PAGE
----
Categories: Cat News

True or False: No way a wildlife trapper is willing to risk their license for a cat.

This year has turned out to be even more dangerous than in the past for feral and domestic cats. I’m looking for answers and those with colony cats are looking for answers as well as advice on what can be done legally. Let me explain…

Most of us know the cat owner is ultimately to blame for allowing their cats to wander in places they shouldn’t. Many of the cats living on the kindness of others were abandoned, thrown out and aren’t spayed or neutered.

Wildlife trappers are often called in where they rid a property of a cat for a fee. The problem comes when the trapper doesn’t take the cats that were trapped to the local shelter. When that happens, animal protection laws come into play.

UK and USA law is similar in this regard and in the UK the following would apply technically:

“All cats – domestic and feral – are protected by the Animal Welfare Act of 2006 and it is an offense to trap or intentionally kill or harm them in any way. … Also, because the cat is considered property, the act of taking a cat and dropping it off somewhere is theft in the eyes of the law so do not do it.”

It’s also illegal for animal labs to trap cats for medical experiments/dissection. Anyone who is caring for a feral colony should keep an eye out for these trucks as it likely means a lab is operating outside the law.

There have been cases in the Carolina’s recently where feral cats have disappeared overnight in large numbers. These cats have a ‘caregiver’ and are considered the property of that caregiver. No one is certain whether the cats were trapped by a professional or whether money changed hands with someone who isn’t a professional to trap and ‘dispose’ of the cats.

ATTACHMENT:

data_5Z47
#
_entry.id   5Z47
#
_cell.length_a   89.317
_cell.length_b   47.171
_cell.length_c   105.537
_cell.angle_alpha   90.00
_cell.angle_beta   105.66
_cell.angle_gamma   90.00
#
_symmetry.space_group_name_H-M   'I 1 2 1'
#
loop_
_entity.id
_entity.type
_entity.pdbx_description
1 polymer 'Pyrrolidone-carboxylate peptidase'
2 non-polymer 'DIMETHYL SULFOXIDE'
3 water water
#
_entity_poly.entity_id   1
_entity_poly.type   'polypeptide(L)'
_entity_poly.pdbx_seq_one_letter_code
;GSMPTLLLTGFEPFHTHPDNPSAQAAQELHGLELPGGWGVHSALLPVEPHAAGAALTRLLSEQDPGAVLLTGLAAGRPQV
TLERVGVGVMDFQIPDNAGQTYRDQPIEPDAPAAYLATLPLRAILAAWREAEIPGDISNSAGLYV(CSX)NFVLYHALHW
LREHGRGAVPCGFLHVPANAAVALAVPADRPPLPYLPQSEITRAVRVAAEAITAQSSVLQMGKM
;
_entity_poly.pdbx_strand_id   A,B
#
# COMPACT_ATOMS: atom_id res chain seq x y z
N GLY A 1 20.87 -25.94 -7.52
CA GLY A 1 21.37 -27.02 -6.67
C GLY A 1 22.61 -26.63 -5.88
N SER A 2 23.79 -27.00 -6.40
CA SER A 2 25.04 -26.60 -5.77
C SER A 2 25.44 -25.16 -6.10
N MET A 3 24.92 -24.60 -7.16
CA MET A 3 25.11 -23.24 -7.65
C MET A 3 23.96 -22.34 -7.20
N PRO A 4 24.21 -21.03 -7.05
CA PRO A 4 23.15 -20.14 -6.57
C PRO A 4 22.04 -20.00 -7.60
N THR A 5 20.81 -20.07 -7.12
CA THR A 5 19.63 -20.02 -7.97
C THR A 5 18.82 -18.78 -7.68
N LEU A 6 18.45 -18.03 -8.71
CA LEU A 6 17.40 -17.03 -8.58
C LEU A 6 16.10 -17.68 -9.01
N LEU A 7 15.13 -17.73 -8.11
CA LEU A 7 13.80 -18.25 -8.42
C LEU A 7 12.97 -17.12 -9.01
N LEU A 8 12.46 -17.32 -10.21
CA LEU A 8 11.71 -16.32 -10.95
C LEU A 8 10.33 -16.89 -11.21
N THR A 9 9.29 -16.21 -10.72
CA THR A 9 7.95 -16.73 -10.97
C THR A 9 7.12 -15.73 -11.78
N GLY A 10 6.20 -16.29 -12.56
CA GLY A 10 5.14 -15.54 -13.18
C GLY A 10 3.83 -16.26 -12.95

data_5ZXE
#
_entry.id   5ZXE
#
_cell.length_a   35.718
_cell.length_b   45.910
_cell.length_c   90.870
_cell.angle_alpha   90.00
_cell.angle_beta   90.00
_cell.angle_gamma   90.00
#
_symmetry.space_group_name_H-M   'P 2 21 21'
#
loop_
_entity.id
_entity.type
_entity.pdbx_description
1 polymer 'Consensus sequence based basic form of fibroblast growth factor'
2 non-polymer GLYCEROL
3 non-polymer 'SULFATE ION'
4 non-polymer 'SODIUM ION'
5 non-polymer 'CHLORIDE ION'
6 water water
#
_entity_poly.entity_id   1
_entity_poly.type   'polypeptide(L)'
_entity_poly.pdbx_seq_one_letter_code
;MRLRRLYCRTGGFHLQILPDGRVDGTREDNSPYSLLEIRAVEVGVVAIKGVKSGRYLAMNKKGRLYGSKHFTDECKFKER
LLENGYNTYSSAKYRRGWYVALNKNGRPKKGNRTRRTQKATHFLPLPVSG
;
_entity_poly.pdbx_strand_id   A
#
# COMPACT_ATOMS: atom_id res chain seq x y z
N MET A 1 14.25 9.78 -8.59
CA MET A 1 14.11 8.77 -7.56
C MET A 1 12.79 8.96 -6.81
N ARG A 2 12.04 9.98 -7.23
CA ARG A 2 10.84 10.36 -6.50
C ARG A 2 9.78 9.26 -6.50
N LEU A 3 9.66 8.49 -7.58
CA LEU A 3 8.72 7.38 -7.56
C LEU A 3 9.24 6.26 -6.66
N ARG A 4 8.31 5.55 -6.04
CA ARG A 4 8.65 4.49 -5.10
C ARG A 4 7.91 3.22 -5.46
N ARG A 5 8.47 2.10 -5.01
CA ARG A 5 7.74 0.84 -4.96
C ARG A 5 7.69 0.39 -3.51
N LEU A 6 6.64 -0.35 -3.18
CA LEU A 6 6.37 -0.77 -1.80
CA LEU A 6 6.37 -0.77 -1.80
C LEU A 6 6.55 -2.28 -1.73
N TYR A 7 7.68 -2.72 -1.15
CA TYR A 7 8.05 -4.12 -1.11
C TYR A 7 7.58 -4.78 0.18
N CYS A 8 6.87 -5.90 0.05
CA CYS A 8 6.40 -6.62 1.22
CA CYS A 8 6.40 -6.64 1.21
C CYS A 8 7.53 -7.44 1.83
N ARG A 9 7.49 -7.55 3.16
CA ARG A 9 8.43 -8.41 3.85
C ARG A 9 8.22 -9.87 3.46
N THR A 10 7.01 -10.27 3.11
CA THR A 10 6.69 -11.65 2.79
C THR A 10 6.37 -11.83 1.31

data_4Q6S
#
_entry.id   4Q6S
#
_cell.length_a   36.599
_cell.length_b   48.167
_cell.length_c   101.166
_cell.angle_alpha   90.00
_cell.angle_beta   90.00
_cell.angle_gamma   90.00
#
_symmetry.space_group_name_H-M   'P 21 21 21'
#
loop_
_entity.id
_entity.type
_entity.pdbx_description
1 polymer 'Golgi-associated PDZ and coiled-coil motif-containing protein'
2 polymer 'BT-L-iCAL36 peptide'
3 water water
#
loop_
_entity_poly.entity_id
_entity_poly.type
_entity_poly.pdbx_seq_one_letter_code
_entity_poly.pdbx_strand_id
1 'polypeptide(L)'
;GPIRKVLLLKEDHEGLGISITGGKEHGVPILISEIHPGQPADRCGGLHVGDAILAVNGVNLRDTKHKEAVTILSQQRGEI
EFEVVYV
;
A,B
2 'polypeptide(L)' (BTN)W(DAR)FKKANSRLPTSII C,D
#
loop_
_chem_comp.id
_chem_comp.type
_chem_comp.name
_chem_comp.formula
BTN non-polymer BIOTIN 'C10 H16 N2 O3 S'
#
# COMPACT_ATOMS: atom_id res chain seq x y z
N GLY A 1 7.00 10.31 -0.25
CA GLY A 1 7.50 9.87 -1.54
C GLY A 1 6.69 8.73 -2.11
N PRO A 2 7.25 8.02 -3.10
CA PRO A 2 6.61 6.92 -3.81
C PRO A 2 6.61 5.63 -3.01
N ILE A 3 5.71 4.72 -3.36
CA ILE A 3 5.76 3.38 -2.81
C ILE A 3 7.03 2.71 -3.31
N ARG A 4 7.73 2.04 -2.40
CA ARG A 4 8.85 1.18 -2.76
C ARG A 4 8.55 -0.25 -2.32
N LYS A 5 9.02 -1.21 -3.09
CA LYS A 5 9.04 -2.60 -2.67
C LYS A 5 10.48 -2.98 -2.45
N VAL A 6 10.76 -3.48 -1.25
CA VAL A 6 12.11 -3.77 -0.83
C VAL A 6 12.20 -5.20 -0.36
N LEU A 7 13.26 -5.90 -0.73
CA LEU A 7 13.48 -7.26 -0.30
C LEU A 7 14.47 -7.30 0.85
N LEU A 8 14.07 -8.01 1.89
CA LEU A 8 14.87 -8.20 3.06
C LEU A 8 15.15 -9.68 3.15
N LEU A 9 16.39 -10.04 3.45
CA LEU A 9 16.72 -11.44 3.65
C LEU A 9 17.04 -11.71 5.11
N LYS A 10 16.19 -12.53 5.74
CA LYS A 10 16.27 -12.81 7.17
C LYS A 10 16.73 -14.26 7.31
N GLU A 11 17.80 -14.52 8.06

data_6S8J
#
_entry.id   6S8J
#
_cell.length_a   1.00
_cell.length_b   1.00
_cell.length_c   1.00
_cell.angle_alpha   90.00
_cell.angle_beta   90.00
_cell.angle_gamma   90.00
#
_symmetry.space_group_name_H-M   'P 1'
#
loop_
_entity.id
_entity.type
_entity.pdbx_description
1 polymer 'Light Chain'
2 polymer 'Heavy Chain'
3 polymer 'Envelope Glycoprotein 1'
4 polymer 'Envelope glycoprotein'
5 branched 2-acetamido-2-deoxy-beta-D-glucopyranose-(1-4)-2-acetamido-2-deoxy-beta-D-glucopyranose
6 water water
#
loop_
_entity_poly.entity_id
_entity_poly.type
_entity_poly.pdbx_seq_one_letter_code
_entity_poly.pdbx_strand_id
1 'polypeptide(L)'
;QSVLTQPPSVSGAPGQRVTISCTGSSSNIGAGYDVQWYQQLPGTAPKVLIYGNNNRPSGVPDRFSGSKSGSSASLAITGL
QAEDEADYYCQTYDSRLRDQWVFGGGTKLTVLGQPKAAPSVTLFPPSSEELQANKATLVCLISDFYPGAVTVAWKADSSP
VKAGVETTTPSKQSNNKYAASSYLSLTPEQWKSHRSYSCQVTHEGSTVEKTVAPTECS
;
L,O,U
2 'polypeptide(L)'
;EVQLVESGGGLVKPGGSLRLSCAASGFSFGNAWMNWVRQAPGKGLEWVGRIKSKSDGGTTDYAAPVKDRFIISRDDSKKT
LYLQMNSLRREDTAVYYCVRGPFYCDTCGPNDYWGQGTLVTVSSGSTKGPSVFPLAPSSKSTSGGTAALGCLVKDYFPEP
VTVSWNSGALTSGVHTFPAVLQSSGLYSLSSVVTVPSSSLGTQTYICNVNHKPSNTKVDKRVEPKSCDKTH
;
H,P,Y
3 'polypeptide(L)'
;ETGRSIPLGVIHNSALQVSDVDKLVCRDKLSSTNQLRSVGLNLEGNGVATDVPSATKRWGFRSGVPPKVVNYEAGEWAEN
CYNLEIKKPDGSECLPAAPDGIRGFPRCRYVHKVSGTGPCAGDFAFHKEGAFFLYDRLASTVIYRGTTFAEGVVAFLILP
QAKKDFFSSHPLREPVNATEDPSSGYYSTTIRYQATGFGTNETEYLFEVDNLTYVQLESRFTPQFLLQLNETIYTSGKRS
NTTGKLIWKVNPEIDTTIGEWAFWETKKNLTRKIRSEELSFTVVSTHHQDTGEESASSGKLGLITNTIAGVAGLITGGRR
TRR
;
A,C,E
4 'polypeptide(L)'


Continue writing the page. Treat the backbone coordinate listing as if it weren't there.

I’m watching a few cases in both North Carolina and South Carolina that will most likely result in legal action being taken, should the caregivers/owners not find the missing cats.

When police were contacted about one of the cases, the caregiver was told: “no way a wildlife trapper is willing to risk their license for a cat.”

I’d like input on what has happened to the cats. Were they:

  • Professionally trapped and disposed of by the trapper (meaning not involving animal control)
  • An individual who shares the property owners hate of cats and was paid a fee to remove the cats (again, meaning not involving animal control)
  • Someone is lying all the way around when questioned about the missing cats

I won’t give the location of the latest disappearance of a feral colony because there are cat hating trolls who would love to know where to go to destroy any remaining colony cats.

A related article can be found below

What are professional animal trapping companies doing with the cats they trap?

Have any of the feral caregivers had a similar case of a colony who goes missing where trapping is suspected? Please sound off in the comments and be sure to share this article with TNR advocates.

Please comment here using either Facebook or WordPress (when available).
Elisa Black-Taylor

Elisa is an experienced cat caretaker and rescuer. She lives in the US. As well as being a professional photographer, Elisa has been a regular contributor to PoC for nine years. See her Facebook page.

View Comments

  • Laws in the U.S. state things like trapped animals must be turned over to animal control. To not do so is in violation of the law. Caregivers have more rights as many cats are assessed at the time of TNR and if they're friendly they can go to rescue and on to adoption. The caregivers are considered the owner of the cats in most circumstances.

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